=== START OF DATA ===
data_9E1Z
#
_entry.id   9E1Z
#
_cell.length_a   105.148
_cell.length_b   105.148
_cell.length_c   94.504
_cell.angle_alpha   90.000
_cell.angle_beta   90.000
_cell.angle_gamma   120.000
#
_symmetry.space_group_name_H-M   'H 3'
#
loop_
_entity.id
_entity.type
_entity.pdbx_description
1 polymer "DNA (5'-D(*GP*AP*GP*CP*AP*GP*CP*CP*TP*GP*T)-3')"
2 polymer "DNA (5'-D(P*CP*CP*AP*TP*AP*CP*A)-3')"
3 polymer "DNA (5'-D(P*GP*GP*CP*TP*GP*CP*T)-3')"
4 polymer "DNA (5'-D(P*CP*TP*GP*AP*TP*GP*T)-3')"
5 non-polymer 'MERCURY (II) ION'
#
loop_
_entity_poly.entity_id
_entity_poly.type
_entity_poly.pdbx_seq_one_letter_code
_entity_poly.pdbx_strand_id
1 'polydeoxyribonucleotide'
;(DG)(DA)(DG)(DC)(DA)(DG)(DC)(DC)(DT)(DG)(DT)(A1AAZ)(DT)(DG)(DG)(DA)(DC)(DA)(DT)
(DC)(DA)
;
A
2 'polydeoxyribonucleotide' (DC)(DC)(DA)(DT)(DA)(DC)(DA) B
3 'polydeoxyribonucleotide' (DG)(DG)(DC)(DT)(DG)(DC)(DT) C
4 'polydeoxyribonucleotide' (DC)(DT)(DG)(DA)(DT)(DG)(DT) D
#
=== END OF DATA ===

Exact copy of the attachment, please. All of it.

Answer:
data_9E1Z
#
_entry.id   9E1Z
#
_cell.length_a   105.148
_cell.length_b   105.148
_cell.length_c   94.504
_cell.angle_alpha   90.000
_cell.angle_beta   90.000
_cell.angle_gamma   120.000
#
_symmetry.space_group_name_H-M   'H 3'
#
loop_
_entity.id
_entity.type
_entity.pdbx_description
1 polymer "DNA (5'-D(*GP*AP*GP*CP*AP*GP*CP*CP*TP*GP*T)-3')"
2 polymer "DNA (5'-D(P*CP*CP*AP*TP*AP*CP*A)-3')"
3 polymer "DNA (5'-D(P*GP*GP*CP*TP*GP*CP*T)-3')"
4 polymer "DNA (5'-D(P*CP*TP*GP*AP*TP*GP*T)-3')"
5 non-polymer 'MERCURY (II) ION'
#
loop_
_entity_poly.entity_id
_entity_poly.type
_entity_poly.pdbx_seq_one_letter_code
_entity_poly.pdbx_strand_id
1 'polydeoxyribonucleotide'
;(DG)(DA)(DG)(DC)(DA)(DG)(DC)(DC)(DT)(DG)(DT)(A1AAZ)(DT)(DG)(DG)(DA)(DC)(DA)(DT)
(DC)(DA)
;
A
2 'polydeoxyribonucleotide' (DC)(DC)(DA)(DT)(DA)(DC)(DA) B
3 'polydeoxyribonucleotide' (DG)(DG)(DC)(DT)(DG)(DC)(DT) C
4 'polydeoxyribonucleotide' (DC)(DT)(DG)(DA)(DT)(DG)(DT) D
#